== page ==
Another worth mentioning, if only for a few sentences, is the addition of Spirit companions. Much like the world-specific partners of previous games, these animals fight side-by-side with you and can be teamed up with for a special attack. However, it works in a similar fashion to the "Shin Megami Tensei", where you collect certain components of the monsters, then combine them in order to create them. Depending on how many components you have, you can alter the strength and abilities of the monsters. You can have three with you at any given time, and I highly recommend you do so. These partners are very helpful, and fun to customize and level up. The interface for leveling them is very similar to a virtual pet simulator by way of "Final Fantasy X"'s level system. It's not too complicated, but not overly simplistic. Just the right balance of strategy and fun make this a worthwhile component to an already great game.
Graphically, this is the best-looking game in the series, without a doubt. Having played several 3DS titles, I can firmly say this is the prettiest one yet, and clearly demonstrative of what we can expect from Square Enix in the near future. Environments pop to life with dazzling use of textures and shadows, and everything blazes forward with no drop in the frame rate. From Notre Dame to The Grid, these are beautiful renderings of iconic settings, some of which have never been visited in the franchise before. The only negative is, unfortunately, the uneven use of 3D. Frame rate has a noticeable drop when the feature is used in some areas, yet flows smoothly in others. While the effects are nice and all, I would recommend only using it for cutscenes. The game actually stands very strong on its own graphical merits, and the effects steal the thunder a little bit.
Haley Joel Osment (remember him?) turns in another show-stealing performance as Sora, enough to make one wonder why he hasn't just decided to become a full-time voice actor already. The rest of the cast is predictably great, as is the music. The soundtrack once again spans a variety of styles, implementing the techno and trip-hop found in "The World Ends With You" when its characters are on-screen. There's nothing more to say, really, given that people already know Square Enix excels in this department.
Here we are, seven years after "Kingdom Hearts II" left us speechless, and we're finally given the sequel we've wanted for so long. According to series creator Nomura, "Kingdom Hearts 3D: Dream Drop Distance" is a taste of the gameplay we can expect from the third entry. If this is truly the case, then I say bring it on. This is the best entry in the "Kingdom Hearts" series so far, and a surefire candidate for Handheld Game of the Year. If you've been holding out because of Square Enix's incessant milking of the franchise, this is the one you've been waiting for.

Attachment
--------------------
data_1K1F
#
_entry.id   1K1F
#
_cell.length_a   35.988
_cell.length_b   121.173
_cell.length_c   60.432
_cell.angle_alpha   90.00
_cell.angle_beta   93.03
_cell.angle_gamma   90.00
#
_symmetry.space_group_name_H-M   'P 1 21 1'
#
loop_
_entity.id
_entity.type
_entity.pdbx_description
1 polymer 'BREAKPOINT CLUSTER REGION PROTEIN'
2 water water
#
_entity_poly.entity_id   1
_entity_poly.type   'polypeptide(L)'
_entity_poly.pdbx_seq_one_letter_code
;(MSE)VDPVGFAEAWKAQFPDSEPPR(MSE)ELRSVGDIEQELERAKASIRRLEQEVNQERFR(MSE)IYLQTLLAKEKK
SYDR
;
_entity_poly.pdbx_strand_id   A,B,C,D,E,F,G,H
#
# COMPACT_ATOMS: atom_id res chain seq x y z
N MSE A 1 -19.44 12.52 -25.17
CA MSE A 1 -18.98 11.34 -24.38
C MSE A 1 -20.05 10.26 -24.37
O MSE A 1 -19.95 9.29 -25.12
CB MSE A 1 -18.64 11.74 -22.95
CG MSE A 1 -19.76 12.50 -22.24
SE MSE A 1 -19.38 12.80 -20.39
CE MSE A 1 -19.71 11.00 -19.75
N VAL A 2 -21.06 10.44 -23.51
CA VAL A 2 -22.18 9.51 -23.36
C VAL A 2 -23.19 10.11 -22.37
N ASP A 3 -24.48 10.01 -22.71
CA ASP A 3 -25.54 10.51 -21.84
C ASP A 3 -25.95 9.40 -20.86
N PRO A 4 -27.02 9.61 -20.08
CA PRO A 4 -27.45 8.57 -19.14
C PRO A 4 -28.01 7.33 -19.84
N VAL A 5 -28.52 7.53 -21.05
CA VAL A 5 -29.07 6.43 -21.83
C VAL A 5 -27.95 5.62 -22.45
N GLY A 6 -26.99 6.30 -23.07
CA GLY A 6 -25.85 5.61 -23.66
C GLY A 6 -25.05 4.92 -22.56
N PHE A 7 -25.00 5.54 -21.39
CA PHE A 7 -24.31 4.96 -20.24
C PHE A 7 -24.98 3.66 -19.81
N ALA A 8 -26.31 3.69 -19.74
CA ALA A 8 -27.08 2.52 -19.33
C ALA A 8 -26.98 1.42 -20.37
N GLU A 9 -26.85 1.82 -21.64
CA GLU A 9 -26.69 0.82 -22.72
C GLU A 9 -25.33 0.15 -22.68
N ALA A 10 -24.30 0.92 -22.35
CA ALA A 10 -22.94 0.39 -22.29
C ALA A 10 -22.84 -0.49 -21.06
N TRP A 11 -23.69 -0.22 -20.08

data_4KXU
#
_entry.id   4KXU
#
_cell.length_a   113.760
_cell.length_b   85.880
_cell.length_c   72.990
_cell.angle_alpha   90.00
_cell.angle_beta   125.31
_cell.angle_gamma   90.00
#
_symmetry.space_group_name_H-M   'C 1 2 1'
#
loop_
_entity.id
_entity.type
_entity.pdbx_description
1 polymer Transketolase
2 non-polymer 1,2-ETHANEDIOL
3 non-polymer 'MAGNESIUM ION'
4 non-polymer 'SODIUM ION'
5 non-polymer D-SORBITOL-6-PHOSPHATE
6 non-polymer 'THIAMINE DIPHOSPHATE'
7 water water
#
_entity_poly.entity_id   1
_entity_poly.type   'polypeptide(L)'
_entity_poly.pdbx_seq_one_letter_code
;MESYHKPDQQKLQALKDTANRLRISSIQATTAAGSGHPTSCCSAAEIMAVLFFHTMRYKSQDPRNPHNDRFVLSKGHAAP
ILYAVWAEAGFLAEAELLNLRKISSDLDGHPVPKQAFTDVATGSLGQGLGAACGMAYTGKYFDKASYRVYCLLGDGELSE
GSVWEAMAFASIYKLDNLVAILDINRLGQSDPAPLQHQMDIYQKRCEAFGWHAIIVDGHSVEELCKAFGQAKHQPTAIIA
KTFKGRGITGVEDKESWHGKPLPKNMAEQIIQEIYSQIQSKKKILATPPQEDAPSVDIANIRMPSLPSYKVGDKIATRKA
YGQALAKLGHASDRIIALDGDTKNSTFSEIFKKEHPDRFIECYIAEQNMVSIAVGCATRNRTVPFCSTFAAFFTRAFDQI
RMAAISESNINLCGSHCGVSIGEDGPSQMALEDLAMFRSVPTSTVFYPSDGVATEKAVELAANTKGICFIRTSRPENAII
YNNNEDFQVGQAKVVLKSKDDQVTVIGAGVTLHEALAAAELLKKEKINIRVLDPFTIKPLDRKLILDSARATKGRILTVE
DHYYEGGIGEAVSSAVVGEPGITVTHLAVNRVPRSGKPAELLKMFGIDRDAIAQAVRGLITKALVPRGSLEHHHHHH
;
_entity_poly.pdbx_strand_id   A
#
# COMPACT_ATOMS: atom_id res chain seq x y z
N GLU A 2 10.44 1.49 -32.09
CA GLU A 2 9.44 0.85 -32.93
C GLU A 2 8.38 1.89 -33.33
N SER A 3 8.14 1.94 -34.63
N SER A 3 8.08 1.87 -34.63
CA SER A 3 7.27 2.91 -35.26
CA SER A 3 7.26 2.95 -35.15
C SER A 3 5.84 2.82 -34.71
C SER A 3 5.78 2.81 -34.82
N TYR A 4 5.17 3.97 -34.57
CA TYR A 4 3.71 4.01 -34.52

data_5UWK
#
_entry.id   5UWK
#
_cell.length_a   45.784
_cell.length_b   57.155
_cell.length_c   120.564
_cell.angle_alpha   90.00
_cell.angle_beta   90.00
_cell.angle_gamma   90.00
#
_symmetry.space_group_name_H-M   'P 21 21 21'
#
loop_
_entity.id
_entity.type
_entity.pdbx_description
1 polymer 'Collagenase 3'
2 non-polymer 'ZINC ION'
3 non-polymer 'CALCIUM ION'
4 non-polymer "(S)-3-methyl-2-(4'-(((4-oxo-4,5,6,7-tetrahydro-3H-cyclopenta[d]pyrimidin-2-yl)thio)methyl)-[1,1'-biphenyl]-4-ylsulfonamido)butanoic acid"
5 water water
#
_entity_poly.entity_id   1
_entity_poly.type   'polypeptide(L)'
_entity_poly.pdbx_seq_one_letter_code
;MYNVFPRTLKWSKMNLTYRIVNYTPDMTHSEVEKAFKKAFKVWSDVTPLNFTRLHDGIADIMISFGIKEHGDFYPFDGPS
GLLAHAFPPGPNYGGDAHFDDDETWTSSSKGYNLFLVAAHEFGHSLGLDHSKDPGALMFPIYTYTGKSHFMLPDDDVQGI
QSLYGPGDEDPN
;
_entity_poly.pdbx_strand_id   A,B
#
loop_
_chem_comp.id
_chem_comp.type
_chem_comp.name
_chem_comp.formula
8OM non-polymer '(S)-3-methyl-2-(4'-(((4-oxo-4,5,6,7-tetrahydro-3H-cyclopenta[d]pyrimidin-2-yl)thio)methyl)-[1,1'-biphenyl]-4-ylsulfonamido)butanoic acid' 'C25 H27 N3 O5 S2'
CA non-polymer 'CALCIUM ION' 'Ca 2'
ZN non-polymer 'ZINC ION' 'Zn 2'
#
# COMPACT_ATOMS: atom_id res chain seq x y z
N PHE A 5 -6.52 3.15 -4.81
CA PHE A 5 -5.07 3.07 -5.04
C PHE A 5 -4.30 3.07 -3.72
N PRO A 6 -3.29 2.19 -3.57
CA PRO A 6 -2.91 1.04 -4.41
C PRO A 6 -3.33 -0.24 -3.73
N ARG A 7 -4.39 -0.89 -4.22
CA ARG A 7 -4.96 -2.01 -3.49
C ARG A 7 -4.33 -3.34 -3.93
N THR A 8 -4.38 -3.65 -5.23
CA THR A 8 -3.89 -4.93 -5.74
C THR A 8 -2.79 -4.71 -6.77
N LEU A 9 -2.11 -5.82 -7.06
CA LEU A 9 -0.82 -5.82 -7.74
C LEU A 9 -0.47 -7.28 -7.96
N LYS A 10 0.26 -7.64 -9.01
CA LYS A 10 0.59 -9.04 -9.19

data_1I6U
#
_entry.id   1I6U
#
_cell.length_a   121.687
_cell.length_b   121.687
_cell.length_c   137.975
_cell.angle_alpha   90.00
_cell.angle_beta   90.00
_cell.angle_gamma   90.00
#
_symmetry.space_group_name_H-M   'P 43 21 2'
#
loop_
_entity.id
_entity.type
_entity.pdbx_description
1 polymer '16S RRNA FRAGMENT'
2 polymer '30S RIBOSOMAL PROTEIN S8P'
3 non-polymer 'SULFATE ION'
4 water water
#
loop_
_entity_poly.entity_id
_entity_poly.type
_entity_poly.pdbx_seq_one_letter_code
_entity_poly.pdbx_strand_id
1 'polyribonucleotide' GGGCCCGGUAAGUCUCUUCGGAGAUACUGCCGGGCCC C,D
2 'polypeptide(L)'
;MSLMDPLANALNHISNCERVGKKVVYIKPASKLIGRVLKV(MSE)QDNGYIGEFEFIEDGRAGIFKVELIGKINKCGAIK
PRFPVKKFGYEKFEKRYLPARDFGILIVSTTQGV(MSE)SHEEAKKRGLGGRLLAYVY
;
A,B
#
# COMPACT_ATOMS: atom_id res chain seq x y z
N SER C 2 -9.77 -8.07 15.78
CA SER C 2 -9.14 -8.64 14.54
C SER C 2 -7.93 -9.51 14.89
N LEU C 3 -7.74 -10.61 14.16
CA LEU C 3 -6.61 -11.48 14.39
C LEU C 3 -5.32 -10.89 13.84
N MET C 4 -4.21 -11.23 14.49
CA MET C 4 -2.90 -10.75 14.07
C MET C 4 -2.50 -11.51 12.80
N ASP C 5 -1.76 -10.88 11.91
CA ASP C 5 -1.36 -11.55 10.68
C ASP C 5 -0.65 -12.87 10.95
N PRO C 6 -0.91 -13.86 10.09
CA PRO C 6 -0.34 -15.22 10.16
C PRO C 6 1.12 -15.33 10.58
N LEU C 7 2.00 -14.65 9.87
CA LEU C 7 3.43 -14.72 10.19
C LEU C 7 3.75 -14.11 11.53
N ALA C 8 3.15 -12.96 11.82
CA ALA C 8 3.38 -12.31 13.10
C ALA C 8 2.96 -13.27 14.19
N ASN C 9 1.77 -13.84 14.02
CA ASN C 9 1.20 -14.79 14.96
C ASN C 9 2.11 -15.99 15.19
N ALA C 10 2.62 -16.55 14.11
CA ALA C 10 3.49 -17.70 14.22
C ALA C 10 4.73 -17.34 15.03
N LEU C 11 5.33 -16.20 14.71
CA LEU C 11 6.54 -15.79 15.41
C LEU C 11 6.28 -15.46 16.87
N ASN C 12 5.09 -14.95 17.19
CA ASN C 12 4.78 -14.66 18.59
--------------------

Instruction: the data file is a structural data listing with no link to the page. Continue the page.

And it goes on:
Ironic. In creating the best game of this stellar series, the developers have created perhaps the best 3DS title yet.
One of the best Kingdom Hearts games yetJul 31, 2012
By Samuel Havron Kingdom Hearts 3D [Dream Drop Distance] is an amazing game in nearly every way. There are a whole lot of things to do while on your adventure, and the worlds are large and full of places to explore.
The story is still as complicated as usual, but it's a great one that really sets the tone for Kingdom Hearts 3. If you've never played a Kingdom Hearts game before (or just need a refresh on the story), this game has cutscenes and readable reports that fill you in from the very beginning.
New gameplay elements to the series, such as flowmotion and the drop system, are intuitive and really make the game great. Flowmotion makes moving on the field, whether in battle or not, a much easier and more enjoyable experience. The drop system is a clever pacing tool that keeps you interested in both Sora and Riku's respective stories throughout the game. In addition, the command board and abilities make a welcome return here.
In battle, Sora and Riku have partners that are creatures called spirits, and they are one of the two types of Dream Eaters. There are over 50 different kinds of spirits, and as such they are quite varied in size, shape, and fluffiness. There are a lot of things you can do with a spirit that influences their stats and even their affection for Sora or Riku; for instance, you can pet, feed, and play with them in similar vein to the Nintendogs games.
The second type of Dream Eater is called a nightmare; the various types of nightmares are Sora and Riku's main enemy throughout the game. Depending on the difficulty level you choose at the beginning of the game, nightmares can be easy or more difficult to defeat.